Wednesday, December 18, 2013

The dolphins are mad...

Watching The Cove, a documentary about a tragic yearly dolphin slaughter in Taiji, Japan, I was struck with a sense of purpose (no, not porpoise), and decided to act on it a bit.  While I'm not in a position to join up with Sea Shepard and travel overseas to risk life and limb in protest like the heros in the film did, I am in the position to paint some horrendous dolphin monsters attacking a vulnerable ship in a storm.  So I will. 

Here are the original collection of sketches that I dropped into PS and worked out into a pretty usable composition, as well as the color comp of the sky and water to set the mood for the painting.  The board is all masked and prepped to go...  More to follow.

Tuesday, September 24, 2013

3 little ships

My collection thus far.  Today I will apply a semi gloss wood finish to the plaques. 

The August Moon

Finished August Moon under glass.  This bottle had a bit of a turquoise tinge to it that, while I was initially worried about working with tinted glass, I found it really added to the piece in a most pleasing way!

Saturday, September 21, 2013

And a summer slips under the radar...

Almost done and ready to attach the bottle.  A couple more details here and there, and we're ready to move on to #4.  A friend recently suggested that I put a sealant on the wood, as opposed to leaving the wood just stained and raw looking... I got a can of semi-gloss wood finish, and was about to apply it to a test piece outside, but wouldn't you know it, the heavens opened up and it is just too wet out for that sort of thing today.

Sunday, May 12, 2013

A month slips by...

The drawing is transferred and blocking in begins...

And after an evening of working it's starting to come together above the water!  Speaking of above water, I haven't been much lately.  I know I haven't really done much work on this piece in a month, but I've been in some pretty heavy training for an escape from Alcatraz swim at the end of this month.  I've been taking the time bobbing around in the Bay to really study water from a split perspective, and I think it's showing!

Tuesday, March 19, 2013

Revised sketch

Here I tighten up the sketch in preparation for transferring.  I went in with a digital eraser to unclutter and better visualize the surface of the water.  There really is not much room to work on this one...

Pen to paper... or something like that...

The final painting begins with the sky and some water blocked in a bit.

I always like to keep the bottle handy for testing purposes... in this case I find I am less than enthused about making a fuss about the horizon line being level, as the glass is rather unevenly thick and wonky.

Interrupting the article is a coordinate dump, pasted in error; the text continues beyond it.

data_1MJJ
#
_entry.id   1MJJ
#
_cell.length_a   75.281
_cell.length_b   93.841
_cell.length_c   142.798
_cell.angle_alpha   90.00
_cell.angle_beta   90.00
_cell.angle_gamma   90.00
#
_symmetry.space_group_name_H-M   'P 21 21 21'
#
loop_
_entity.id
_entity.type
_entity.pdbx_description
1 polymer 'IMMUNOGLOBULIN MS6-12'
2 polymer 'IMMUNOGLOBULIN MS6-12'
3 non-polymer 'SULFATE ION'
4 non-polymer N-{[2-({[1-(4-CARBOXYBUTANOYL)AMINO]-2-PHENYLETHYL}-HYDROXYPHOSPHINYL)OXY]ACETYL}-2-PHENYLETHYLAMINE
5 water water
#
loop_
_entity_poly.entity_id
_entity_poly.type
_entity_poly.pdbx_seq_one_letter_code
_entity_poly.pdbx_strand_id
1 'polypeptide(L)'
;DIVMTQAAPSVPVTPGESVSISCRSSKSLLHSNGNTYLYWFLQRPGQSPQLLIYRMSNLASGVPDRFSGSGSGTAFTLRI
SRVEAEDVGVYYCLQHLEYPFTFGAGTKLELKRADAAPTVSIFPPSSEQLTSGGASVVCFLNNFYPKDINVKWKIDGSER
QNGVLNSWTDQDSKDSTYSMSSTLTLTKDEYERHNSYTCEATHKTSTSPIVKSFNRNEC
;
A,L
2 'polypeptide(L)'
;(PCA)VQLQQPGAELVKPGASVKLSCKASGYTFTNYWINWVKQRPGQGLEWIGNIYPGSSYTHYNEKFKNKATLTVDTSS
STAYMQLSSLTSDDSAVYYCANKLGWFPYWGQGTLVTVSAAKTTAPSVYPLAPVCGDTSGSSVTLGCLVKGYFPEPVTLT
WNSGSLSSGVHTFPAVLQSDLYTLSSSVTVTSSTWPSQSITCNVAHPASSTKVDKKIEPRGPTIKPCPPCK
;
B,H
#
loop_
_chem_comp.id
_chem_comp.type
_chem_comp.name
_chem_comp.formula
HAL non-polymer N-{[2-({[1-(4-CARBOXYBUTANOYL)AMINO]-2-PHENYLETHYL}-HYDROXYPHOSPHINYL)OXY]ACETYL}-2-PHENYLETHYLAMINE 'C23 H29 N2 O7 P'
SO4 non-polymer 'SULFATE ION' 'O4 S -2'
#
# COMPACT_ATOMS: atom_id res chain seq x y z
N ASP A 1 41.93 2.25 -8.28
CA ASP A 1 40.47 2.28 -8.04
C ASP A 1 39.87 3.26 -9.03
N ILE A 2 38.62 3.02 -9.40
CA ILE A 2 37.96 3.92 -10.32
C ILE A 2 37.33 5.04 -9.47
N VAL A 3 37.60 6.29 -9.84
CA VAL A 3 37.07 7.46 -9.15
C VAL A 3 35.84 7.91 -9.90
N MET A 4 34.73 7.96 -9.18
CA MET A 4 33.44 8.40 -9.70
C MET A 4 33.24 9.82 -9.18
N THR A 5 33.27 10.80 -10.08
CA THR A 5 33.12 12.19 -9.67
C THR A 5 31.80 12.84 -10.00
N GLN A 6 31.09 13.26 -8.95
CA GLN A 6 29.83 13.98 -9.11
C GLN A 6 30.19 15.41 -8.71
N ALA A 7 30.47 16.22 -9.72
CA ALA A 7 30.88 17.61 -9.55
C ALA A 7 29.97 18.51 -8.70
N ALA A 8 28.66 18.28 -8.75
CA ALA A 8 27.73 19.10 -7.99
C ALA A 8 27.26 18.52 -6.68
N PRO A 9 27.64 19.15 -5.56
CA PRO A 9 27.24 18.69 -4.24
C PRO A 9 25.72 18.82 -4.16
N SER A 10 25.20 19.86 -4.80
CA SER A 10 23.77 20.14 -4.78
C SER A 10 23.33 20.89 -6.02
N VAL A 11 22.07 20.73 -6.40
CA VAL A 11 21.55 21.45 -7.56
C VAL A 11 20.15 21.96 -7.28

Some junk...

Had an idea looking at a junk rigged sailboat to paint a fantastical junk ship.  Much like the Knarr (and the rest of the ships in the series) I didn't want to be too culturally specific, leaving room for fantasy all the while maintaining a sense of feasible functionality.  Or something.

The sketch in blueline:

Color comp:

More to follow...

Finished Knarr

A good 2 months or so pass by as the fickle artist whiles away entire weeks at a time awaiting the ever elusive fit of inspiration...

And then...

 The Finished Knarr

And again, behind glass... time to seal it!

The Knarr Ormen Korte

You ever forget you had a blog?

On that note, a bunch of updates spanning the last few months...

The Knarr Ormen Korte:

Longship of dragon-class built in the end of the 10th century for the chieftain Raud den ramme, Salten, HÃ¥logaland, northern Norway. It had 30 "rooms"/pairs of oars, and was large in relation to this number of oars. It was decorated with golden dragonheads. Its length was probably about 32 - 34 m.
The ship was later captured by the king of Norway Olav Tryggvason and Raud was killed. Olav Tryggvason was very pleased with this ship and it became a model for the more famous ship "Ormen Lange". When the latter ship was finished the first ship was renamed "Ormen Korte", which translates into "The short Dragon"/"The short Serpent".
In norwegian translations of
Heimskringla by Snorri Sturluson the ship is named "Ormen Korte", "Ormen Stutte" and "Ormen hinn skamme" (old norse/icelandic).


Here is the first color comp. From here I layered the pencils over the completed background painting and figured out my color.